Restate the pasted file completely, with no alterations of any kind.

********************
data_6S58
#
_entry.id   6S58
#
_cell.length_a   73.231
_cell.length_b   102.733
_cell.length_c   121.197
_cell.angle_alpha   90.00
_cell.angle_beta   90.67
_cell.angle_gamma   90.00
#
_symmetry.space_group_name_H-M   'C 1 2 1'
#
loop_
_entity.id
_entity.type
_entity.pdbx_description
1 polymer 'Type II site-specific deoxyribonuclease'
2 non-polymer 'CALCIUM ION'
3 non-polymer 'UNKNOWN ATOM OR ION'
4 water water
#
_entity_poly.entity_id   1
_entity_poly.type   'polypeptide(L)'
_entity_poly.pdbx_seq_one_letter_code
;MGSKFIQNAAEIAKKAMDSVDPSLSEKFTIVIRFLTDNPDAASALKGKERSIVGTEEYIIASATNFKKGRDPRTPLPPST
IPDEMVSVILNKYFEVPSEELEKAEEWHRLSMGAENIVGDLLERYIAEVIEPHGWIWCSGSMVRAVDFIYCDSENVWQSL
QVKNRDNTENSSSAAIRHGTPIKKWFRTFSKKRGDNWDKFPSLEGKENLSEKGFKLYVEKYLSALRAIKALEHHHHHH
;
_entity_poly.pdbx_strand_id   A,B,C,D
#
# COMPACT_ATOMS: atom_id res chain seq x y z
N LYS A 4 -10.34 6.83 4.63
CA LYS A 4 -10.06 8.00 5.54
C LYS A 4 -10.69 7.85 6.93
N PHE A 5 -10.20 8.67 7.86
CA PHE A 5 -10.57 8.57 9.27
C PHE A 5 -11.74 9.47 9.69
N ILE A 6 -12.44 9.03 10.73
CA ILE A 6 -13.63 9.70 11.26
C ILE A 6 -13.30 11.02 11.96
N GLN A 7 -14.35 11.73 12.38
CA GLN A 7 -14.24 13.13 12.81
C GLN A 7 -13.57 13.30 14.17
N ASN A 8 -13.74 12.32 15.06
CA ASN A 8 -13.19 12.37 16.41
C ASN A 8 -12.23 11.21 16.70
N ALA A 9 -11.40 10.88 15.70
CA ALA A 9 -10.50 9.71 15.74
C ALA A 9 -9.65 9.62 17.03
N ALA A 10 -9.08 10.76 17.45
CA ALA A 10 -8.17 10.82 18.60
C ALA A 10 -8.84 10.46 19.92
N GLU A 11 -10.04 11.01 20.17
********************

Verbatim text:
data_6S58
#
_entry.id   6S58
#
_cell.length_a   73.231
_cell.length_b   102.733
_cell.length_c   121.197
_cell.angle_alpha   90.00
_cell.angle_beta   90.67
_cell.angle_gamma   90.00
#
_symmetry.space_group_name_H-M   'C 1 2 1'
#
loop_
_entity.id
_entity.type
_entity.pdbx_description
1 polymer 'Type II site-specific deoxyribonuclease'
2 non-polymer 'CALCIUM ION'
3 non-polymer 'UNKNOWN ATOM OR ION'
4 water water
#
_entity_poly.entity_id   1
_entity_poly.type   'polypeptide(L)'
_entity_poly.pdbx_seq_one_letter_code
;MGSKFIQNAAEIAKKAMDSVDPSLSEKFTIVIRFLTDNPDAASALKGKERSIVGTEEYIIASATNFKKGRDPRTPLPPST
IPDEMVSVILNKYFEVPSEELEKAEEWHRLSMGAENIVGDLLERYIAEVIEPHGWIWCSGSMVRAVDFIYCDSENVWQSL
QVKNRDNTENSSSAAIRHGTPIKKWFRTFSKKRGDNWDKFPSLEGKENLSEKGFKLYVEKYLSALRAIKALEHHHHHH
;
_entity_poly.pdbx_strand_id   A,B,C,D
#
# COMPACT_ATOMS: atom_id res chain seq x y z
N LYS A 4 -10.34 6.83 4.63
CA LYS A 4 -10.06 8.00 5.54
C LYS A 4 -10.69 7.85 6.93
N PHE A 5 -10.20 8.67 7.86
CA PHE A 5 -10.57 8.57 9.27
C PHE A 5 -11.74 9.47 9.69
N ILE A 6 -12.44 9.03 10.73
CA ILE A 6 -13.63 9.70 11.26
C ILE A 6 -13.30 11.02 11.96
N GLN A 7 -14.35 11.73 12.38
CA GLN A 7 -14.24 13.13 12.81
C GLN A 7 -13.57 13.30 14.17
N ASN A 8 -13.74 12.32 15.06
CA ASN A 8 -13.19 12.37 16.41
C ASN A 8 -12.23 11.21 16.70
N ALA A 9 -11.40 10.88 15.70
CA ALA A 9 -10.50 9.71 15.74
C ALA A 9 -9.65 9.62 17.03
N ALA A 10 -9.08 10.76 17.45
CA ALA A 10 -8.17 10.82 18.60
C ALA A 10 -8.84 10.46 19.92
N GLU A 11 -10.04 11.01 20.17